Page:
On conventional farms, grapes are one of the fruits that are sprayed most frequently. At the same time, they absorb significantly larger amounts of the spray toxins through their skin than many other fruits. This is also underpinned by analyzes carried out annually by the chemical and veterinary investigation office in Stuttgart.

In 2019, a total of 753 samples of fresh fruit from conventional cultivation were examined. 95 percent of these showed residues of a total of 190 different pesticide-active ingredients. Soft fruit, which includes table grapes, performed particularly poorly. 82 grape samples were examined, 81 of which contained residues, and 80 of which contained multiple residues.

In 3 samples, the pesticide residues were even above the legally permitted maximum level. This was about:

  • Abamectin: This insecticide contaminates aquatic ecosystems (ponds, rivers, lakes) and is highly toxic to zooplankton even at low concentrations.
  • Cetrimonium Chloride: This chemical compound is often found in shampoos, conditioners, and household cleaners. In the EU, the substance is banned from food and pesticides. found in table grapes and avocados.

In addition to being used directly in pesticides (in non-EU countries), the substance can migrate into the fruit through contaminated surfaces or packaging materials when used as a disinfectant.

If the substance enters the aquatic environment, it degrades very slowly and is extremely toxic to aquatic organisms. According to studies, malformations can be caused in mammalian embryos.

Nicotine: Previously widely used as an insecticide, it has been banned in the EU since 2009. However, nicotine pesticides can still be found in foods that come from countries where they are still legal. Nicotine harms not only aphids but also beneficial insects such as honey bees and bumblebees, as well as other wildlife.

The purchase of grapes

With grapes, as with any food, the fresher the better! When buying, make sure that the berries are undamaged. They should look crisp and not shriveled. The roots of the style and the stalk should still be green and fresh. If stored for a longer period of time, the stalks will turn brown and woody, and mold will easily form at the base of the berries.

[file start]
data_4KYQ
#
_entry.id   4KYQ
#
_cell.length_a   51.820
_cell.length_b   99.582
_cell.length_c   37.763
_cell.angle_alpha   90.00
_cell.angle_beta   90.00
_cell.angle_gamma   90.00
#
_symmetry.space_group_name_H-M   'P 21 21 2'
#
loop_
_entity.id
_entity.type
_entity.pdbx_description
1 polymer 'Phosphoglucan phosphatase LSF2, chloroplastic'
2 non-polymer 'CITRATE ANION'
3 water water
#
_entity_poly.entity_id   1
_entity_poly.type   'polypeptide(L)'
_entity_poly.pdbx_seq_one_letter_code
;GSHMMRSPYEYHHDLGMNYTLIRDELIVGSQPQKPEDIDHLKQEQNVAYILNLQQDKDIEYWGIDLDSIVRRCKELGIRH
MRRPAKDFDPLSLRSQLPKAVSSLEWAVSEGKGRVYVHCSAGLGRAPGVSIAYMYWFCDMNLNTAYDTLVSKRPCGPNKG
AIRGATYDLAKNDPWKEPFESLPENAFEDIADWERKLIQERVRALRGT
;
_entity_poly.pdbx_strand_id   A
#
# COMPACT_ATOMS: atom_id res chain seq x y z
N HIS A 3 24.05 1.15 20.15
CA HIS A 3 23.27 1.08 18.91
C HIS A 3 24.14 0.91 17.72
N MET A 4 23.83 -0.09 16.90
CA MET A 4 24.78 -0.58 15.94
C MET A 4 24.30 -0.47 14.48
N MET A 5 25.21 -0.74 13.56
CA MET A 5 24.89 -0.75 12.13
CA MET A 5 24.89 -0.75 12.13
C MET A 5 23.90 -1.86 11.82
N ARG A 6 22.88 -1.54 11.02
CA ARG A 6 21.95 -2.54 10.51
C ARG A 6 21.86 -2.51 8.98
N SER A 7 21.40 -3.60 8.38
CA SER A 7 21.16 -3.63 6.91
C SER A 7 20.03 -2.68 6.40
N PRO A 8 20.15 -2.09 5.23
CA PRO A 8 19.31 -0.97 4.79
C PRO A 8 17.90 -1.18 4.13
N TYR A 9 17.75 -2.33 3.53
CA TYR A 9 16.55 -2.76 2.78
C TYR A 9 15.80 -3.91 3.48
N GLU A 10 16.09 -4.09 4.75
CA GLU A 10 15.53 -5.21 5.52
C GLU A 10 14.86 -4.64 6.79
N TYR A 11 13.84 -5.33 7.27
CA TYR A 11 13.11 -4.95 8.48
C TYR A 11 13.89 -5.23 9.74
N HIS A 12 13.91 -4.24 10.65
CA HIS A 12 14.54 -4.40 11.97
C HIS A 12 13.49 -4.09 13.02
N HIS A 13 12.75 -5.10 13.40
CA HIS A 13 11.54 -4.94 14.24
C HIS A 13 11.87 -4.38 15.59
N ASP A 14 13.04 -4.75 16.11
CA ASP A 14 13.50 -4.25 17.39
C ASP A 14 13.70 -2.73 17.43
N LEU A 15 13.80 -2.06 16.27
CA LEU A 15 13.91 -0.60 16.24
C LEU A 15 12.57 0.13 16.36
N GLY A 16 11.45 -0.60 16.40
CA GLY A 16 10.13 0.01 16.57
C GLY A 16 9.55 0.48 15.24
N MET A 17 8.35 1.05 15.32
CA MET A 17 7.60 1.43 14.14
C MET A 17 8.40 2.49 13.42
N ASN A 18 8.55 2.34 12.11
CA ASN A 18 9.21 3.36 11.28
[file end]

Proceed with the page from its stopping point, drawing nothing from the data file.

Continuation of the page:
If there is a white haze on the grapes, this is a sign of freshness. This so-called fragrance film protects the fruit from drying out. Wash the grapes thoroughly just before enjoying them. If you do this beforehand, the fragrance film will be destroyed and mold will grow faster.

Grapes do not ripen

Grapes count such. B. Strawberries and raspberries to the non-climacteric fruits. This means that they do not ripen after harvest. So only buy fully ripe grapes.

How to properly store grapes

If you notice after shopping that there is mold on the stems of individual grapes, you should remove them immediately. At room temperature in the fruit basket, grapes can be kept for 4 to 5 days.

If you have bought, harvested, or received more grapes than you can eat during this time, you should fill the unwashed fruit into a plastic bag or a Tupperware and put it in the vegetable compartment of the refrigerator. The grapes can be kept for up to 2 weeks at 4 to 5 degrees Celsius.

Keep in mind, however, that the grapes lose their aroma if they are stored in a cool place. It is best if you take the fruit out of the fridge 20 minutes before eating to wash it and bring it to room temperature.

Freeze grapes

Freezing grapes can extend their shelf life by up to 6 months. In contrast to many other fruits, grapes offer the advantage that they do not become mushy after thawing. But this only applies if you freeze seedless green grapes.

The consistency of frozen pitted grapes and all blue varieties, on the other hand, leaves a lot to be desired. Nevertheless, they are wonderful for making compotes, jams, or syrups or for topping cakes.

When freezing, just do the following:

  • Place the grapes in a sieve and wash them under lukewarm running water.
  • Pat the grapes dry with a cloth or kitchen paper.